The on-the-record statement from senior Dell server executive Randall Groves will send shock waves through Intel, as it is the first time the formerly loyal Round Rock company has publicly questioned the chip giant's strategy.
Groves' quote is buried deep in page two of the article.
Most IT industry players consider Dell, which has huge volumes of directly sold PCs, is really a distributor for Intel and Microsoft, garnering vast amounts of discounts to keep its "low cost model" happy.
The lengthy two page piece also quizzes whether Intel is still committed to the Itanium processor, or whether it has its secret "Yamhill" project still boiling away in the background.
Intel claims publicly that the X86-64 based Hammer family, which includes Opteron servers, targets its IA-32 servers rather than its Itanium, which uses its own proprietary instruction set.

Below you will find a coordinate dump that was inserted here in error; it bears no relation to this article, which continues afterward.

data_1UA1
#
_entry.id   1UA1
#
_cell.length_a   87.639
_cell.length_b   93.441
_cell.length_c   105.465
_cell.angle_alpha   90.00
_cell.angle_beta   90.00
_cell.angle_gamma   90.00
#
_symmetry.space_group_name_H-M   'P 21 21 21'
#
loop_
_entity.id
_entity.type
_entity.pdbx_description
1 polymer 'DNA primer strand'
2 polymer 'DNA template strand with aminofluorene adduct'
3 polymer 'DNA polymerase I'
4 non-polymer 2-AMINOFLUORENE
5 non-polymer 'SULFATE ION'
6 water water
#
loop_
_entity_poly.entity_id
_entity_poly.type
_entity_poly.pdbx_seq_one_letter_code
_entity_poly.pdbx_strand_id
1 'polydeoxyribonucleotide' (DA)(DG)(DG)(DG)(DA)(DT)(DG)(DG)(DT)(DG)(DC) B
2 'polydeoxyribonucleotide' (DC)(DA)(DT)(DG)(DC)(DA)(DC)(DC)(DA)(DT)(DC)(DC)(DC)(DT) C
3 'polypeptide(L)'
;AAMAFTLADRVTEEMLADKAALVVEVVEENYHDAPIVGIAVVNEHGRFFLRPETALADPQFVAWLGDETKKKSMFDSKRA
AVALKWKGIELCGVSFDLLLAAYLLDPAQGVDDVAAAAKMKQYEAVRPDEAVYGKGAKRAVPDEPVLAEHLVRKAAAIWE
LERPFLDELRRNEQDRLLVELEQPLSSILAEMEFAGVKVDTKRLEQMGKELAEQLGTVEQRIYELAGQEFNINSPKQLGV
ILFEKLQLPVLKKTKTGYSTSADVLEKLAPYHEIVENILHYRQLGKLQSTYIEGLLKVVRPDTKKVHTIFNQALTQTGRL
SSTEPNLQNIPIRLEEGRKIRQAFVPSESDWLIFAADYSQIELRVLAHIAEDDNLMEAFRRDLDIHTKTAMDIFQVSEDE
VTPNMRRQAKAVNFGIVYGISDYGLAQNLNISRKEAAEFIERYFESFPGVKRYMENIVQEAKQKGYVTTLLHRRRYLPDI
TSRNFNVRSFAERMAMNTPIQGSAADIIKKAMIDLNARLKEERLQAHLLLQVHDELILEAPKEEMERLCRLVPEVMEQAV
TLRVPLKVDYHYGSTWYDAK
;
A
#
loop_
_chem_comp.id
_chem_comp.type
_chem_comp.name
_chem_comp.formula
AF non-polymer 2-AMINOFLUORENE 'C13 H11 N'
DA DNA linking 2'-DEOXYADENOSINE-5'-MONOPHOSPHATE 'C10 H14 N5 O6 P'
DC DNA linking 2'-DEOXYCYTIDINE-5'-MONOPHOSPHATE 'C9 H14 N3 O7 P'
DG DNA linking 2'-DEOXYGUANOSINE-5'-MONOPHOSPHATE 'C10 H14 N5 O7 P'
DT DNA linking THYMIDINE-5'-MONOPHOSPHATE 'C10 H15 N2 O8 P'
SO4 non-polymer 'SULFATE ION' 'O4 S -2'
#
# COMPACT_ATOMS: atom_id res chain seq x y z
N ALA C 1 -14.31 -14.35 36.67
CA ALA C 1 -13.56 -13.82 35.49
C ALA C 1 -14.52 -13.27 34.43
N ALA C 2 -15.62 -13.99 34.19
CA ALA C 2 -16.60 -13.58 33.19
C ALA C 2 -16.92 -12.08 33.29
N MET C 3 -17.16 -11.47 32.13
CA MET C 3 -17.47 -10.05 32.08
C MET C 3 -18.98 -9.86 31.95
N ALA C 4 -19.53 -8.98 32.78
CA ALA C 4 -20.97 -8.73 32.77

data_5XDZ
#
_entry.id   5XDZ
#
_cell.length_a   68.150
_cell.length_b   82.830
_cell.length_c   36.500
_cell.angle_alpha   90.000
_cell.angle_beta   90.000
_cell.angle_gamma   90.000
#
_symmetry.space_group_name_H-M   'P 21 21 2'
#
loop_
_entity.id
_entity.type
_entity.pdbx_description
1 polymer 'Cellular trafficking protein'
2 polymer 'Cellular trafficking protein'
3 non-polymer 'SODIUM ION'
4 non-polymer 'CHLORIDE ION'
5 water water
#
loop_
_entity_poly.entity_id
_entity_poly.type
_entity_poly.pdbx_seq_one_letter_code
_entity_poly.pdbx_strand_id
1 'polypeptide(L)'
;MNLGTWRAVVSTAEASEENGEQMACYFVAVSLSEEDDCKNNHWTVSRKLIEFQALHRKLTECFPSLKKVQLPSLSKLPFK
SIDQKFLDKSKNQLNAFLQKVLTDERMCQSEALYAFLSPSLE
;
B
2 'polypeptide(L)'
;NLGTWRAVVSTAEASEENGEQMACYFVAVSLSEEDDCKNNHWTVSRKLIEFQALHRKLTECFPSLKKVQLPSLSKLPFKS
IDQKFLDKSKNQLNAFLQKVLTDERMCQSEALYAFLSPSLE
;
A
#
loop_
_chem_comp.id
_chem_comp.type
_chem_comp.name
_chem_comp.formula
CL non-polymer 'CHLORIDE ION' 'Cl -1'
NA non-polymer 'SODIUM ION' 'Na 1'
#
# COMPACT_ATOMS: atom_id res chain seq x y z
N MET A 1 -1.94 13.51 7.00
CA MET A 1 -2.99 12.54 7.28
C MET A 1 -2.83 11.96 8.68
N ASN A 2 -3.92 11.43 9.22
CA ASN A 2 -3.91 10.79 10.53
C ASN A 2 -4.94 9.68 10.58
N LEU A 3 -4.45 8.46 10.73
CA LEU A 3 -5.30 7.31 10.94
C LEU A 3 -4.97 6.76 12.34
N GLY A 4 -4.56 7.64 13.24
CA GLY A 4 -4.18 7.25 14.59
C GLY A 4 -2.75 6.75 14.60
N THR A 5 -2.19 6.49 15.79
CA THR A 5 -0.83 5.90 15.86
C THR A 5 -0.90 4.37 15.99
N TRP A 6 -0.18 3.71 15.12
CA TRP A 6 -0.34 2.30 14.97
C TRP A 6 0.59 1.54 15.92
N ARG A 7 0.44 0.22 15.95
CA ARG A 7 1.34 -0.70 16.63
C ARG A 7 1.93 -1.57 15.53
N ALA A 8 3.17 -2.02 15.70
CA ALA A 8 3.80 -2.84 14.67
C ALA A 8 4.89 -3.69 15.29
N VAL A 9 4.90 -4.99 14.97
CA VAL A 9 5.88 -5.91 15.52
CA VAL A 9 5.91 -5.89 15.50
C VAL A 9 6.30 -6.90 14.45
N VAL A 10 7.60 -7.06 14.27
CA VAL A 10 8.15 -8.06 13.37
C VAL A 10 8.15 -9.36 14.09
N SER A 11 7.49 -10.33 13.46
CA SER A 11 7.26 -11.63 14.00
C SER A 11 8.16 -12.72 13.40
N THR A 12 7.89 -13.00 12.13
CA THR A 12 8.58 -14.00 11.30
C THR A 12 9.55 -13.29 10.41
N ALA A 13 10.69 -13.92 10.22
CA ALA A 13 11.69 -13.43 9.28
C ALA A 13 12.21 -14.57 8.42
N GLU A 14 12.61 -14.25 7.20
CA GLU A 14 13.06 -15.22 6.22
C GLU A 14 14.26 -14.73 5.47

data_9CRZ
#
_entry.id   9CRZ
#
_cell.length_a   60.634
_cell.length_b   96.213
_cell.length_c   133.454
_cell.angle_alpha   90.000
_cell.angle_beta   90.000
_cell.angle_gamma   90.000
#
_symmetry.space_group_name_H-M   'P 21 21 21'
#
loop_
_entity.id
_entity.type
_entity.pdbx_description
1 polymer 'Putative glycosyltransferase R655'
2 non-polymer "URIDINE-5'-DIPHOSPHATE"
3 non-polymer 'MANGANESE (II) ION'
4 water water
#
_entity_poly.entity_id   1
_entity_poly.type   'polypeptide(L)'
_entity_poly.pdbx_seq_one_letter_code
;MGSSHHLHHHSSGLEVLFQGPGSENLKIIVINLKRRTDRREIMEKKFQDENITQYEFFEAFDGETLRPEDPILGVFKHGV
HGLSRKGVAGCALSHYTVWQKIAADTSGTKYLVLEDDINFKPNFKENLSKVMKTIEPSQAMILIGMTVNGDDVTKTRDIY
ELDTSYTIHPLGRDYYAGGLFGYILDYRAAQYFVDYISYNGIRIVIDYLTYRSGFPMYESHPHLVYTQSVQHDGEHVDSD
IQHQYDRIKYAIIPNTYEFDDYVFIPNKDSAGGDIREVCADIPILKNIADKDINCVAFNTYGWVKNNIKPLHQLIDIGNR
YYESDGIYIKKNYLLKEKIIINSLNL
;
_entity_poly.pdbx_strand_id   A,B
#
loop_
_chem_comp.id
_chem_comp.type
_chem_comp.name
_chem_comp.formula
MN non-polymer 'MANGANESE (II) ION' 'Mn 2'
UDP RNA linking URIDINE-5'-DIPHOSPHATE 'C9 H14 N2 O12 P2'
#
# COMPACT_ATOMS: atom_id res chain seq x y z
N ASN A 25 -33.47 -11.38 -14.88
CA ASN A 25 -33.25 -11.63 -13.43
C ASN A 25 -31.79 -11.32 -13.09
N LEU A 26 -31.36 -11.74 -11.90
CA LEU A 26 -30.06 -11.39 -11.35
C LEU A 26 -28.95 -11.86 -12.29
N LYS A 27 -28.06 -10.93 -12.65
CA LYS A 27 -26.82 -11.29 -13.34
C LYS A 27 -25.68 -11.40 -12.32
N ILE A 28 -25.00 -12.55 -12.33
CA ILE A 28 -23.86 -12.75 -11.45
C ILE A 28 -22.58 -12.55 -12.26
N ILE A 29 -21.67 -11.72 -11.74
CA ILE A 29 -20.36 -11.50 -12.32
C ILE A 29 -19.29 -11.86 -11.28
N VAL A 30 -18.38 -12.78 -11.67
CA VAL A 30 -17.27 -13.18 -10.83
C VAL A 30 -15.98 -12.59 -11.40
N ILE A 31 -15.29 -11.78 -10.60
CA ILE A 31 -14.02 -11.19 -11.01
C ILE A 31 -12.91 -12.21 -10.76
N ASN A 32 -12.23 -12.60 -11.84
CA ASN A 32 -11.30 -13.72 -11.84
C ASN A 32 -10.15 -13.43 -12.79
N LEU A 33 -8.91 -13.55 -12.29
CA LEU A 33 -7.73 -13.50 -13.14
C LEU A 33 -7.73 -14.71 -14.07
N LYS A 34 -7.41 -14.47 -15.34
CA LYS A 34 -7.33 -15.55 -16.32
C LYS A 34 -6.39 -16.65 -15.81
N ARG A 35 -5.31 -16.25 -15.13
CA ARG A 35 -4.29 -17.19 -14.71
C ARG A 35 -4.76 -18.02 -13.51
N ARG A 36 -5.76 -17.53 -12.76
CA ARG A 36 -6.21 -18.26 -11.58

The report also says that if Intel fails to make the Itanium a "big tin" chip, Hewlett Packard might have to go with AMD 64-bit technology too.
The New York Times has failed to find anyone at Intel who will talk on the record about the Yamhill X86-64 clone, first revealed here.
Here's the article, called Intel's Huge Bet Turns Iffy. In case you can't be bothered registering in New York, the story is mirrored on the Taipei Times web site. But not all two pages, as far as we can tell. µ
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